Friday, 21 October 2011

Changing Room Rage - it's all the rage!

In the days where there's a name for everything, I should have known there was a term for what I experience every time I stupidly try to try on a pair of jeans, as Sky News reported earlier this year

Most Women Suffer 'Changing Room Rage'

5:20pm UK, Sunday April 17, 2011

Three-quarters of women suffer from 'changing room rage' when they are shopping, according to a new study.

Woman shopping
Women often become frustrated when clothes shopping

I hasten to add that the woman above is not me. She looks far too relaxed. If that is a woman who is feeling frustrated with her retail experience then I guess I must be in some sort of hellish opposite to Zen. Perhaps she's on her phone to her retail therapist asking why she's looking at a mish-mash of pyjamas. Let's give the article a chance: 

Cramped, cluttered and exposed fitting rooms can make trying on clothes such a traumatic experience that it manifests itself in feelings of anger, disappointment and bouts of bad temper. The condition - dubbed CRR - can cometimes lead to shoppers snapping at retail assistants, storming out of stores and even losing self-confidence, according to the study of more than 1,200 women for

Around 75% of shoppers questioned said they had stopped trying on clothes due to the state of changing rooms and half said they waited to try clothes on at home. 'If the shopping experience itself is negative, the whole event can be utterly destructive.' Adult behaviour psychologist Susan Quilliam
I only wish that my frustration and rage could be attributed to bad curtains and cluttered fitting rooms. What planet are these women being surveyed on? Or are they being dishonest? I mean, yes, it's bloody annoying when a door that you shut behind you takes up such an enormous amount of space in the changing room that you can't get yourself in without standing on the tiny chair or bench that they put in there for relatives or girlfriends to perch on. But it's what happens after the door shuts and the clothes come out which is what gets me swearing like a trooper.
Recently this has been because I've been trying - and failing miserably - to find a pair of jeans that will fit me correctly. Or even closely - I'm not fussy. As I have reached middle age I have seen the unwelcome appearance of the muffin top everyone talks about in magazines (usually women who look like they have never eaten a muffin in their life). How do you fit this into jeans nowadays? The low-waisted types cut in under the muffin top, making your body look like it's having a major baking disaster. Higher-waisted styles encompass the bulge but instead of muffin top, you get a cupcake base. Tasty? I fear not.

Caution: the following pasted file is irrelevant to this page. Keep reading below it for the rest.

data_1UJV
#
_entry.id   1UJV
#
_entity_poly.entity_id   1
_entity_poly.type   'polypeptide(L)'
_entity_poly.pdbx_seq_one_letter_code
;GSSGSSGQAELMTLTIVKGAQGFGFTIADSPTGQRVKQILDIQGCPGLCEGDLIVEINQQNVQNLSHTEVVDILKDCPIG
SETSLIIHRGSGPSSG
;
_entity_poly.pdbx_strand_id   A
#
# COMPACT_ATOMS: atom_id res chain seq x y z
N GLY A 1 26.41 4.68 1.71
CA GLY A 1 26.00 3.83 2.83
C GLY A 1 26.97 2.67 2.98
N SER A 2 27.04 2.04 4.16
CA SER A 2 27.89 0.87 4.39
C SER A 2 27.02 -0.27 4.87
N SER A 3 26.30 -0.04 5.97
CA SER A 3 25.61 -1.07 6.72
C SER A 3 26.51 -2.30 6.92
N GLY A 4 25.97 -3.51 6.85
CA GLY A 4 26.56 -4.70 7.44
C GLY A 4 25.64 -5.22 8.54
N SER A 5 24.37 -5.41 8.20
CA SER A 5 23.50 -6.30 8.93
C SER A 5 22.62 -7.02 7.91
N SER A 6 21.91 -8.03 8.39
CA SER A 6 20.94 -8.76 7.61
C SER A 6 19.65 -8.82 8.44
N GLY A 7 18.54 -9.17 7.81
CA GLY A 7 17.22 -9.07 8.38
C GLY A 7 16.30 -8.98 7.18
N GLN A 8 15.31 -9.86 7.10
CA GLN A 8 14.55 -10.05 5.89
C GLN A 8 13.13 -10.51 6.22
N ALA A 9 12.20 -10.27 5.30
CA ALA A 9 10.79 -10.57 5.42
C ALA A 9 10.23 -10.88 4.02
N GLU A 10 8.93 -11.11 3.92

And this all depends on whether I can get the blasted jeans up my calves in the first place. I did lots of sports when I was younger (failing joints now make this tricky) and I find that designers must expect women to have drainpipe legs. So I steer clear of the skinny, ultra-skinny, fitted, and straight legs and try bootleg and boyfriend styles. These, if I can get them past my thighs (the next level of problematic cushioning) are normally cut close to the crotch making me feel like I am walking like a sidewinder. And the bit at the back gapes.
By this point, no amount of flattering lighting or plush curtains can assuage my despair and rage. Who makes jeans? Men? The same men who might the fitting room doors too big so you have to squash yourself against a wall and kick the door shut with your foot to get inside? The same design is evident on ladies' loo cubicles. Perhaps this is a ploy to get us all to hurry up.
Back to the article.
Adult behaviour psychologist Susan Quilliam said: "Beautiful clothes will always make a woman feel more beautiful and therefore more positive about her appearance, more confident in herself and more optimistic in general. But if the shopping experience itself is negative, the whole event can be utterly destructive. Instead of boosting our self-esteem, it saps it; instead of making us feel good about ourselves and our lives, it brings up frustration, irritation and anger."
The thing is, I don't really care about the state of the changing room. As Susan Quilliam points out - it's the beautiful clothes that make women feel beautiful. Do we want posh surroundings that only make us feel even more ashamed in our ill-fitting clothes? Like a lick of a very dark, moreish cake that is then taken away from us because we're too fat to indulge in it? Temptation and then denial - so cruel.
The worst changing room I went into was one in town where it looked like a prison cell from a war zone. Walls kicked in, paint scuffed, graffiti on the wall. I could only look better than my surroundings, surely? The jeans in there fit me the best out of all I had previously tried on. Maybe they put their money into designing clothes for us muffineers rather than into plush changing rooms.
Even though I didn't buy the jeans, I walked out of there feeling happier that they at least sat where they were supposed to. No walking like a scarecrow, robot or sidewinder either. Since then I have decided to stick at what I wear best and avoid denim like the plague. Though I expect in another six months or so I will have a go - glutton for punishment that I am. And then I can storm out the shop, ranting about fashions that don't celebrate the way women were meant to be built. Ruben's women didn't wear jeans, did they? Yes, OK, they didn't wear much else but if they can do without denim then so can I. Lycra leggings it is...

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